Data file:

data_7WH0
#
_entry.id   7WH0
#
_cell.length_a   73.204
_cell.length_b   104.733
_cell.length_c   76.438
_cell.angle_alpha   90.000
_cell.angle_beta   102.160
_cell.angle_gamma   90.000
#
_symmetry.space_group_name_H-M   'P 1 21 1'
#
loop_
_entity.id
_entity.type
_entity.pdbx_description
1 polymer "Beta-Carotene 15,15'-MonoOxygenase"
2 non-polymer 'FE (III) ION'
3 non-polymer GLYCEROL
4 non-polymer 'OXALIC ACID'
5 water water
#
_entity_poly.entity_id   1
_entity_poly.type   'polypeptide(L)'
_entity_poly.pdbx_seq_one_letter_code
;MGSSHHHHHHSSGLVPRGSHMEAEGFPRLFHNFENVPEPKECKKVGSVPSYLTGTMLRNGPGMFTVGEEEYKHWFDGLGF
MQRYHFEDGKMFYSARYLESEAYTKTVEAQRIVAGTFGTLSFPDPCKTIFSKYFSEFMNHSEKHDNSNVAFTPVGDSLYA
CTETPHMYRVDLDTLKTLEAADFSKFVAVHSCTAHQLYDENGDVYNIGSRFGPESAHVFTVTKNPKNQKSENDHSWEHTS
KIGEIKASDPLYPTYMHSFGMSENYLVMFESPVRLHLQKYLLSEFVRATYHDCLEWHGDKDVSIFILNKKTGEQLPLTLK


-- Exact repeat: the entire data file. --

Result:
data_7WH0
#
_entry.id   7WH0
#
_cell.length_a   73.204
_cell.length_b   104.733
_cell.length_c   76.438
_cell.angle_alpha   90.000
_cell.angle_beta   102.160
_cell.angle_gamma   90.000
#
_symmetry.space_group_name_H-M   'P 1 21 1'
#
loop_
_entity.id
_entity.type
_entity.pdbx_description
1 polymer "Beta-Carotene 15,15'-MonoOxygenase"
2 non-polymer 'FE (III) ION'
3 non-polymer GLYCEROL
4 non-polymer 'OXALIC ACID'
5 water water
#
_entity_poly.entity_id   1
_entity_poly.type   'polypeptide(L)'
_entity_poly.pdbx_seq_one_letter_code
;MGSSHHHHHHSSGLVPRGSHMEAEGFPRLFHNFENVPEPKECKKVGSVPSYLTGTMLRNGPGMFTVGEEEYKHWFDGLGF
MQRYHFEDGKMFYSARYLESEAYTKTVEAQRIVAGTFGTLSFPDPCKTIFSKYFSEFMNHSEKHDNSNVAFTPVGDSLYA
CTETPHMYRVDLDTLKTLEAADFSKFVAVHSCTAHQLYDENGDVYNIGSRFGPESAHVFTVTKNPKNQKSENDHSWEHTS
KIGEIKASDPLYPTYMHSFGMSENYLVMFESPVRLHLQKYLLSEFVRATYHDCLEWHGDKDVSIFILNKKTGEQLPLTLK